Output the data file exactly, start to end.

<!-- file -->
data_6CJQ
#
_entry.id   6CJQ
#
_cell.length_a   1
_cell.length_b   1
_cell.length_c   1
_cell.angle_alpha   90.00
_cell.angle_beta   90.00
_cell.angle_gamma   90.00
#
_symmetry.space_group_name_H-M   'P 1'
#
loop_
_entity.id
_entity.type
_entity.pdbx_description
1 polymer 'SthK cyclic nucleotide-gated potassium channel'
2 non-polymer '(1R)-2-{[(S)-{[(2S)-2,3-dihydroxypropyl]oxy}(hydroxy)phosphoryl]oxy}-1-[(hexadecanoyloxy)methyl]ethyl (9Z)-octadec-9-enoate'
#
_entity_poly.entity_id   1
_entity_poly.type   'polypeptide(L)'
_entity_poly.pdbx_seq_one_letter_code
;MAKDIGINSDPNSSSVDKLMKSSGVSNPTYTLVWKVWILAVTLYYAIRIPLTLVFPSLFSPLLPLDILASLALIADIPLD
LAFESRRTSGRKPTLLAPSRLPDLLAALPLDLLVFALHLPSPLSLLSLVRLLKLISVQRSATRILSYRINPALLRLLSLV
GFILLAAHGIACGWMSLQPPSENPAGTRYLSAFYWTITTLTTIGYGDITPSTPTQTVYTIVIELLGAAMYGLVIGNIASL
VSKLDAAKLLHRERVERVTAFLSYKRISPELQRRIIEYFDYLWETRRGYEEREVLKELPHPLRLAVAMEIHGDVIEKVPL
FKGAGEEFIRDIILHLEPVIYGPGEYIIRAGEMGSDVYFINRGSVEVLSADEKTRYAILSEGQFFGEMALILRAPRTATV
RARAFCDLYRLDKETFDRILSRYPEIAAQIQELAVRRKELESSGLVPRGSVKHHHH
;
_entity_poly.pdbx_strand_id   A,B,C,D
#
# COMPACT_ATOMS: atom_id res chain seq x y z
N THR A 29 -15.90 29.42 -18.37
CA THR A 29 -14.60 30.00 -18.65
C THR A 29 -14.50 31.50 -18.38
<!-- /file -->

data_6CJQ
#
_entry.id   6CJQ
#
_cell.length_a   1
_cell.length_b   1
_cell.length_c   1
_cell.angle_alpha   90.00
_cell.angle_beta   90.00
_cell.angle_gamma   90.00
#
_symmetry.space_group_name_H-M   'P 1'
#
loop_
_entity.id
_entity.type
_entity.pdbx_description
1 polymer 'SthK cyclic nucleotide-gated potassium channel'
2 non-polymer '(1R)-2-{[(S)-{[(2S)-2,3-dihydroxypropyl]oxy}(hydroxy)phosphoryl]oxy}-1-[(hexadecanoyloxy)methyl]ethyl (9Z)-octadec-9-enoate'
#
_entity_poly.entity_id   1
_entity_poly.type   'polypeptide(L)'
_entity_poly.pdbx_seq_one_letter_code
;MAKDIGINSDPNSSSVDKLMKSSGVSNPTYTLVWKVWILAVTLYYAIRIPLTLVFPSLFSPLLPLDILASLALIADIPLD
LAFESRRTSGRKPTLLAPSRLPDLLAALPLDLLVFALHLPSPLSLLSLVRLLKLISVQRSATRILSYRINPALLRLLSLV
GFILLAAHGIACGWMSLQPPSENPAGTRYLSAFYWTITTLTTIGYGDITPSTPTQTVYTIVIELLGAAMYGLVIGNIASL
VSKLDAAKLLHRERVERVTAFLSYKRISPELQRRIIEYFDYLWETRRGYEEREVLKELPHPLRLAVAMEIHGDVIEKVPL
FKGAGEEFIRDIILHLEPVIYGPGEYIIRAGEMGSDVYFINRGSVEVLSADEKTRYAILSEGQFFGEMALILRAPRTATV
RARAFCDLYRLDKETFDRILSRYPEIAAQIQELAVRRKELESSGLVPRGSVKHHHH
;
_entity_poly.pdbx_strand_id   A,B,C,D
#
# COMPACT_ATOMS: atom_id res chain seq x y z
N THR A 29 -15.90 29.42 -18.37
CA THR A 29 -14.60 30.00 -18.65
C THR A 29 -14.50 31.50 -18.38